Key Setbacks Dim Luster of Democrats' Year
Thursday, December 20, 2007
The first Democratic-led Congress in a dozen years limped out of Washington last night with a lengthy list of accomplishments, from the first increase in fuel-efficiency standards in a generation to the first minimum-wage hike in a decade.
But Democrats' failure to address the central issues that swept them to power left even the most partisan of them dissatisfied and Congress mired at a historic low in public esteem.
Handed control of Congress last year after making promises to end the war in Iraq, restore fiscal discipline in Washington and check President Bush's powers, Democrats instead closed the first session of the 110th Congress yesterday with House votes that sent Bush $70 billion in war funding, with no strings attached, and a $50 billion alternative-minimum-tax measure that shattered their pledge not to add to the federal budget deficit.
"I'm not going to let a lot of hard work go unnoticed, but I'm not going to hand out party hats, either," said House Democratic Caucus Chairman Rahm Emanuel (Ill.).
On Iraq, House Speaker Nancy Pelosi (D-Calif.) said yesterday: "Nobody is more disappointed with the fact that we couldn't change that than I am." But Pelosi was not about to accept Republican assertions that her first year as speaker has been unsuccessful, saying: "Almost everything we've done has been historic."
Unable to garner enough votes from their own party, House Democratic leaders had to turn to Republicans to win passage of a $555 billion domestic spending bill after the Senate appended $70 billion to it for the wars in Iraq and Afghanistan. The war funding passed 272 to 142, with Democrats voting 141 to 78 against it.
The Democratic leaders again had to appeal to Republicans to win passage of a measure to stave off the growth of the alternative minimum tax, because fiscally conservative "Blue Dog" Democrats were in open revolt and refused to go along. The Blue Dogs insisted that the Senate offset the bill's cost with tax increases on hedge-fund and private-equity managers.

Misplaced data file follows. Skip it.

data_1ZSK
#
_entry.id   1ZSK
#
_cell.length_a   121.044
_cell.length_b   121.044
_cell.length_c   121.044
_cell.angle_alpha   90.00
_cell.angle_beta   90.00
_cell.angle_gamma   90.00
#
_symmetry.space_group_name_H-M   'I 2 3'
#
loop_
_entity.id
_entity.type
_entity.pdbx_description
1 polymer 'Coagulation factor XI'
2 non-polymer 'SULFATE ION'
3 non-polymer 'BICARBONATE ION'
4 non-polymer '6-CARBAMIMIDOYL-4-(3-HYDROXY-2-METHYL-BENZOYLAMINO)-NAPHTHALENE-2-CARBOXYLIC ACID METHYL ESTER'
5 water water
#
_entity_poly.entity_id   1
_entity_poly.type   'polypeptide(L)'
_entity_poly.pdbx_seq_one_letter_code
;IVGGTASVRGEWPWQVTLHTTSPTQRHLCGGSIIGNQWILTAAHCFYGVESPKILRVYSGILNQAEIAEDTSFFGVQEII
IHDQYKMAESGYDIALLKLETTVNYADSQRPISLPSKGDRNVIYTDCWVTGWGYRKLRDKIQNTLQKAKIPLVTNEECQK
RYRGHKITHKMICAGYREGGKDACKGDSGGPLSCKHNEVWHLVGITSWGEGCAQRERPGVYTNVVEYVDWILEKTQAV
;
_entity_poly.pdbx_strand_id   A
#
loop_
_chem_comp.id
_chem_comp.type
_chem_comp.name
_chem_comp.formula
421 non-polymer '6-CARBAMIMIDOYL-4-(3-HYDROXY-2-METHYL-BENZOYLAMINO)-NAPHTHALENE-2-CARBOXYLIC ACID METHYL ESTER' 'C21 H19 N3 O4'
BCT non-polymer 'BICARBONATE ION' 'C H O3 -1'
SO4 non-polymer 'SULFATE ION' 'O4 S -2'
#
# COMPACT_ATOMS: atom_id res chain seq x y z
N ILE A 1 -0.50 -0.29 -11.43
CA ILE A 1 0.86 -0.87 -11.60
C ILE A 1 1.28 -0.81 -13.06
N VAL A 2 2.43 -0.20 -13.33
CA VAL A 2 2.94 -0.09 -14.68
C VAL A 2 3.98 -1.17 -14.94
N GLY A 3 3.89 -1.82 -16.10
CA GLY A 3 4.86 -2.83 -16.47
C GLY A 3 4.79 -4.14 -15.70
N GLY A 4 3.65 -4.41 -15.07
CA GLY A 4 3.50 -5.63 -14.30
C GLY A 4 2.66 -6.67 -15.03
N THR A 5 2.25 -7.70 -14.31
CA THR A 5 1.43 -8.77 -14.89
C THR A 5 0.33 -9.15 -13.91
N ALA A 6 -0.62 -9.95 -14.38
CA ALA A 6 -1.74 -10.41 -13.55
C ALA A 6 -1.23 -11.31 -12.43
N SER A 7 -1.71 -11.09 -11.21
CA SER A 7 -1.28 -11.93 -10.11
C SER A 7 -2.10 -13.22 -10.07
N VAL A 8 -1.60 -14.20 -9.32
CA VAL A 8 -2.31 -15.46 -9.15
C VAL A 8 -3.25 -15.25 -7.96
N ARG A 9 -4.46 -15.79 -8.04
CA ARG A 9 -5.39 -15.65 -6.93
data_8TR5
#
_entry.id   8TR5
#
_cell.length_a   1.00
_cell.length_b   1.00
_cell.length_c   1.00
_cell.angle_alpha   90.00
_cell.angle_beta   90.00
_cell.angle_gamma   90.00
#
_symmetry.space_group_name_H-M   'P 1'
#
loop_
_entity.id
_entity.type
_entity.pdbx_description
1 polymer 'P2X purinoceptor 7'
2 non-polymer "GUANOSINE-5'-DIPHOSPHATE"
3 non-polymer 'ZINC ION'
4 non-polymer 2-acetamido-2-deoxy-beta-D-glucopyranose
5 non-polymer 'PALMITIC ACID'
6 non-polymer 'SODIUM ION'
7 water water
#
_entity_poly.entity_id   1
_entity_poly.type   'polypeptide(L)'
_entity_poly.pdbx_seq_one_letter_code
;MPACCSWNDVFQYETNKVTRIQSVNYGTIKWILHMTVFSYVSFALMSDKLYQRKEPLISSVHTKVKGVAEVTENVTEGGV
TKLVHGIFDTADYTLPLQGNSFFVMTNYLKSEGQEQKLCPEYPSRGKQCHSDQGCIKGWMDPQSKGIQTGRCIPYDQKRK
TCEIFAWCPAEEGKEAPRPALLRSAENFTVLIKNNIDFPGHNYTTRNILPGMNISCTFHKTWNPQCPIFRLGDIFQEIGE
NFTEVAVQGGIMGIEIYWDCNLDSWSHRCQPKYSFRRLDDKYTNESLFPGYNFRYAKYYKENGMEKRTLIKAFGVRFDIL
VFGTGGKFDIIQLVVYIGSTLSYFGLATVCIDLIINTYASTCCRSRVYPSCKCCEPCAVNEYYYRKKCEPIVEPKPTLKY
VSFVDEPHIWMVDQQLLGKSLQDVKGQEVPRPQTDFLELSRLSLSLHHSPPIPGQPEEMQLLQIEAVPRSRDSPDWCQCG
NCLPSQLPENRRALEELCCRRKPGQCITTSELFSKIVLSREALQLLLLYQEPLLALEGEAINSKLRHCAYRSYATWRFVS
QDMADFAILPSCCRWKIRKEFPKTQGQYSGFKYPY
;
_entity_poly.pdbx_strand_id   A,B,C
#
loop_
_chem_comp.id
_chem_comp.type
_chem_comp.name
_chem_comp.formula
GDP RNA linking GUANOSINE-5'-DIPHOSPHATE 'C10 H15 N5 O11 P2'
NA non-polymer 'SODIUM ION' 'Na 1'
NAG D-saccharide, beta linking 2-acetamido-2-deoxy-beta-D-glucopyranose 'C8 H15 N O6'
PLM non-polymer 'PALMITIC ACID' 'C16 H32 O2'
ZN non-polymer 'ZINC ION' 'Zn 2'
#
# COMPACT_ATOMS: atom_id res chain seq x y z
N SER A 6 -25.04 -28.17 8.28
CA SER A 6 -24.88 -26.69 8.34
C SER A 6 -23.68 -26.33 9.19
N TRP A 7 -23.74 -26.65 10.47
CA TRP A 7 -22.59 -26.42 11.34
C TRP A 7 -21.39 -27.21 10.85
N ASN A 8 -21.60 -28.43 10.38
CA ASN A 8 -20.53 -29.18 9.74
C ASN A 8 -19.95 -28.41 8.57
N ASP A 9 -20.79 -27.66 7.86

Needing two-thirds of the House to pass under fast-track rules, the tax measure was approved 352 to 64, with all 64 "no" votes coming from Democrats standing by their pledge not to support any tax cut or mandatory spending increase that would expand the national debt.
The year's finale angered the entire spectrum of the Democratic coalition, from the antiwar left to new Southern conservatives who helped bring Democrats to power last year.
"This is a blank check," said Rep. Jim McGovern (D-Mass.). "The new money in this bill represents one cave-in too many. It is an endorsement of George Bush's policy of endless war."
Still, the Democrats delivered much of what they promised last year. Of the six initiatives on the their "Six for '06" agenda, congressional Democrats sent five to the president and got his signature on four: a minimum-wage increase, implementation of the homeland security recommendations of the 9/11 Commission, college cost reduction, and an energy measure that requires conservation and the expanded use of renewable sources of energy.
Federal funding for stem cell research was vetoed by Bush.